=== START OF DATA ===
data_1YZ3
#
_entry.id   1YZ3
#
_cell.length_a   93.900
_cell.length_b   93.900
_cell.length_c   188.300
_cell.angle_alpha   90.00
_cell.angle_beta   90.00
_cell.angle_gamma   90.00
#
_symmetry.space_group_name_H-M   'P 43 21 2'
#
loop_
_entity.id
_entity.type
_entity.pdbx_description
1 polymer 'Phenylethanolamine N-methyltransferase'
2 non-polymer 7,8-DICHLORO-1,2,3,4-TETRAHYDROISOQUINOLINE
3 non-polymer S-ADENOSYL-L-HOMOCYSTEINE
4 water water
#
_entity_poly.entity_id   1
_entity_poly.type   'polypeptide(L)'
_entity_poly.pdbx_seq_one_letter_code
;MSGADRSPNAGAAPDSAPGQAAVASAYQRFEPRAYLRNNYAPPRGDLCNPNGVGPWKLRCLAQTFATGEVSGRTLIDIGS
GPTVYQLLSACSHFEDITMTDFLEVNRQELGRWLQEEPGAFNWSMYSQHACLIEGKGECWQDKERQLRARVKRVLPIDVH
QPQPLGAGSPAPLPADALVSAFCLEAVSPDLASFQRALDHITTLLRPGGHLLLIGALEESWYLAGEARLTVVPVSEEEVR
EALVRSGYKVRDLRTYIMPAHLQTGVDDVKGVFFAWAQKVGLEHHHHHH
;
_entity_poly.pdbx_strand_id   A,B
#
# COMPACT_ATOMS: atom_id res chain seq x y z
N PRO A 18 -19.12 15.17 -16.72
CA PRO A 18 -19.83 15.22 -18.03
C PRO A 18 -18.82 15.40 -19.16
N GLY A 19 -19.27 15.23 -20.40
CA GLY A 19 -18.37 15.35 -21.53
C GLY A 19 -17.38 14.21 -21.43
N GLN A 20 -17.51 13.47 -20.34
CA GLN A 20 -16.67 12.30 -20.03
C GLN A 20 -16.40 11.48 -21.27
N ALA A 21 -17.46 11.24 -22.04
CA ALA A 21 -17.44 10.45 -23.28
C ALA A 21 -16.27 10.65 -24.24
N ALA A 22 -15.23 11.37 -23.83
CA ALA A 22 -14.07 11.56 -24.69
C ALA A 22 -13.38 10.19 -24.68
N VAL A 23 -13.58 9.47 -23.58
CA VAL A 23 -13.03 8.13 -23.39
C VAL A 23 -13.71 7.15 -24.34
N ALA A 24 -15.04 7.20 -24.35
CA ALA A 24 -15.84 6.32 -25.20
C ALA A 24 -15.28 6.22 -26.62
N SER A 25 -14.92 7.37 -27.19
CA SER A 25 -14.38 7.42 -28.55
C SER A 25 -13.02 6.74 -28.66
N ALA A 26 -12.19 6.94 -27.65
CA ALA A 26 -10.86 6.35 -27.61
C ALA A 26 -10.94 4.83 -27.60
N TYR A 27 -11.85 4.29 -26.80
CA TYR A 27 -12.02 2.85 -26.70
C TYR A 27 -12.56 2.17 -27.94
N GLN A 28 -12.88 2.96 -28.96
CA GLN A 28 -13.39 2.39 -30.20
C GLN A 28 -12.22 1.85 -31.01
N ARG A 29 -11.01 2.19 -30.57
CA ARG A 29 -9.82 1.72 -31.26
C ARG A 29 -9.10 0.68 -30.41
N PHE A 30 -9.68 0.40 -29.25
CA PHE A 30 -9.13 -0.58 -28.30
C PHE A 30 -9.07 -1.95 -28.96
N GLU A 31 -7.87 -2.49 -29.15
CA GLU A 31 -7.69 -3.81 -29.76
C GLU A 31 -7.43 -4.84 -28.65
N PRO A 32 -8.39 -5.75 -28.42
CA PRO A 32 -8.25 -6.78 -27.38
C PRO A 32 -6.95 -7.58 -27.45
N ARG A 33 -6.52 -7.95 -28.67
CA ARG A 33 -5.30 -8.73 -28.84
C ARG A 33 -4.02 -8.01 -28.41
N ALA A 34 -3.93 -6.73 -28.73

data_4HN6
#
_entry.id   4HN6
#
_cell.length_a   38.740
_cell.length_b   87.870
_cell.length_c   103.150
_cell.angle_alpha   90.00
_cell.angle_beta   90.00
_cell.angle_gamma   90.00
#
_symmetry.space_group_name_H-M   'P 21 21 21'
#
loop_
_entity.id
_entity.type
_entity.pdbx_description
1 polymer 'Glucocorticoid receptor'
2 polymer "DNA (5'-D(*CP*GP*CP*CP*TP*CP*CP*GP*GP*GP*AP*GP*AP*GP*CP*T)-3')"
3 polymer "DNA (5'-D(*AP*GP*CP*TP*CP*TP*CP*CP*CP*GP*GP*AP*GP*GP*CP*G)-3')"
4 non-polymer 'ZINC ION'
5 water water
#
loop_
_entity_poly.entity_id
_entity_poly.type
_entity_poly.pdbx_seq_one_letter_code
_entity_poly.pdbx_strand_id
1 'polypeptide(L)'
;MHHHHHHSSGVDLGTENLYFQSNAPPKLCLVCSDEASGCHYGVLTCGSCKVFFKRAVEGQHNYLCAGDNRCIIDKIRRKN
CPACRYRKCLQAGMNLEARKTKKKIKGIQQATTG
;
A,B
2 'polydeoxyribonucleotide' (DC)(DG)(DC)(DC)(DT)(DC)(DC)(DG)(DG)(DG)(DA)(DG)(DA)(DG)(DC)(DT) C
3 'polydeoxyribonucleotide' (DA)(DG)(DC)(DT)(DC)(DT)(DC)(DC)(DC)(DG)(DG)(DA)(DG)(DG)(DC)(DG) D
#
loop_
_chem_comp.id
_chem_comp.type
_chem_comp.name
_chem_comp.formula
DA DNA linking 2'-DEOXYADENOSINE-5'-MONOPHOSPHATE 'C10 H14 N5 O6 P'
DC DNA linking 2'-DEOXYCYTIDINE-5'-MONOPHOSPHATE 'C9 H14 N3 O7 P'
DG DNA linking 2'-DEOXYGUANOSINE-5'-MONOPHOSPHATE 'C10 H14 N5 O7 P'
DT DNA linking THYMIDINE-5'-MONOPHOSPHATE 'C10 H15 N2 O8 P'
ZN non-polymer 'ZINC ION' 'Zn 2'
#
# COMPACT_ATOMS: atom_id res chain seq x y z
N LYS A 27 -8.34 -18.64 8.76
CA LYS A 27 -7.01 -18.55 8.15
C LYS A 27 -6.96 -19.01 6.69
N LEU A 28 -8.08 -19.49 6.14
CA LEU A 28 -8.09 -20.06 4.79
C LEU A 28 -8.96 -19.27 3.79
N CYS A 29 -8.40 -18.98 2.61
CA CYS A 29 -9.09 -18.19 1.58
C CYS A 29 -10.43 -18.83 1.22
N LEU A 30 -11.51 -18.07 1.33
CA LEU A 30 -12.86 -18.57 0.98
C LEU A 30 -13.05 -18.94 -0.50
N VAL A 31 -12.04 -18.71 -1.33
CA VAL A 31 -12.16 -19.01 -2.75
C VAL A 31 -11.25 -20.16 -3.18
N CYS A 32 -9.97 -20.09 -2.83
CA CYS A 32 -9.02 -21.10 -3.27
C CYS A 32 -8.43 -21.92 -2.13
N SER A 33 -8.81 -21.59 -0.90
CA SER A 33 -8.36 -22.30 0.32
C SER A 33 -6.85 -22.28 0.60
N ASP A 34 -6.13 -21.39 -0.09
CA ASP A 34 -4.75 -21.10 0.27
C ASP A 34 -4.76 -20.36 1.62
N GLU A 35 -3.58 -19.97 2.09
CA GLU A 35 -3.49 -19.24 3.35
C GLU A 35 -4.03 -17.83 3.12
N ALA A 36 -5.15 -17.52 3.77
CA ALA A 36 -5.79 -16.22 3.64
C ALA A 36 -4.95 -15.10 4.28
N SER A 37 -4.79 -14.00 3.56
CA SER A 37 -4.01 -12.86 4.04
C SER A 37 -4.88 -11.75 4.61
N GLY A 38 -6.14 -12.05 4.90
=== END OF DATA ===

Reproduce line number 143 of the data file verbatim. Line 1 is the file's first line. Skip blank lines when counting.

N VAL A 31 -12.04 -18.71 -1.33